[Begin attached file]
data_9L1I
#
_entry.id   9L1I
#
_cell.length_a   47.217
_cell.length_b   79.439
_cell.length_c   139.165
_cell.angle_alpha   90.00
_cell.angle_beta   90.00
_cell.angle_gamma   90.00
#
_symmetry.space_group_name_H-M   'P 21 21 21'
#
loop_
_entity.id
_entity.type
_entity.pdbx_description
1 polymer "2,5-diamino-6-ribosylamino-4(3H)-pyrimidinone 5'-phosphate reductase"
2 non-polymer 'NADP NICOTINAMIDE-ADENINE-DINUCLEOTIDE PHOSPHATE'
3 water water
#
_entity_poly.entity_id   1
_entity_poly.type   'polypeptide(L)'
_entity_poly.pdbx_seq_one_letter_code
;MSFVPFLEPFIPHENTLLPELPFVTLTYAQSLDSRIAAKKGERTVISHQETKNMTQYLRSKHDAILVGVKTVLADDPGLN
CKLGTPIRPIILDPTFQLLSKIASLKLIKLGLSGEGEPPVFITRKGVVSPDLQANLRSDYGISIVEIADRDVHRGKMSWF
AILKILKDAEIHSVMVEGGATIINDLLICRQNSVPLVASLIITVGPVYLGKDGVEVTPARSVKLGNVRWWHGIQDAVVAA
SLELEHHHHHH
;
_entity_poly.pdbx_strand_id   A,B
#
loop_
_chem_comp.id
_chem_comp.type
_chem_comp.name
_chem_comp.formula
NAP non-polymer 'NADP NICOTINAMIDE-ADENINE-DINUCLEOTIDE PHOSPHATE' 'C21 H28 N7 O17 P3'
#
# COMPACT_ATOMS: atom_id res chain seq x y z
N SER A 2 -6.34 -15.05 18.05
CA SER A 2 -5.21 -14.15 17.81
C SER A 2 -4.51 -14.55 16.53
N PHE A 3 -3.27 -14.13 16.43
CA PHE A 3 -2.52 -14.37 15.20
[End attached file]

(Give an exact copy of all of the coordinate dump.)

data_9L1I
#
_entry.id   9L1I
#
_cell.length_a   47.217
_cell.length_b   79.439
_cell.length_c   139.165
_cell.angle_alpha   90.00
_cell.angle_beta   90.00
_cell.angle_gamma   90.00
#
_symmetry.space_group_name_H-M   'P 21 21 21'
#
loop_
_entity.id
_entity.type
_entity.pdbx_description
1 polymer "2,5-diamino-6-ribosylamino-4(3H)-pyrimidinone 5'-phosphate reductase"
2 non-polymer 'NADP NICOTINAMIDE-ADENINE-DINUCLEOTIDE PHOSPHATE'
3 water water
#
_entity_poly.entity_id   1
_entity_poly.type   'polypeptide(L)'
_entity_poly.pdbx_seq_one_letter_code
;MSFVPFLEPFIPHENTLLPELPFVTLTYAQSLDSRIAAKKGERTVISHQETKNMTQYLRSKHDAILVGVKTVLADDPGLN
CKLGTPIRPIILDPTFQLLSKIASLKLIKLGLSGEGEPPVFITRKGVVSPDLQANLRSDYGISIVEIADRDVHRGKMSWF
AILKILKDAEIHSVMVEGGATIINDLLICRQNSVPLVASLIITVGPVYLGKDGVEVTPARSVKLGNVRWWHGIQDAVVAA
SLELEHHHHHH
;
_entity_poly.pdbx_strand_id   A,B
#
loop_
_chem_comp.id
_chem_comp.type
_chem_comp.name
_chem_comp.formula
NAP non-polymer 'NADP NICOTINAMIDE-ADENINE-DINUCLEOTIDE PHOSPHATE' 'C21 H28 N7 O17 P3'
#
# COMPACT_ATOMS: atom_id res chain seq x y z
N SER A 2 -6.34 -15.05 18.05
CA SER A 2 -5.21 -14.15 17.81
C SER A 2 -4.51 -14.55 16.53
N PHE A 3 -3.27 -14.13 16.43
CA PHE A 3 -2.52 -14.37 15.20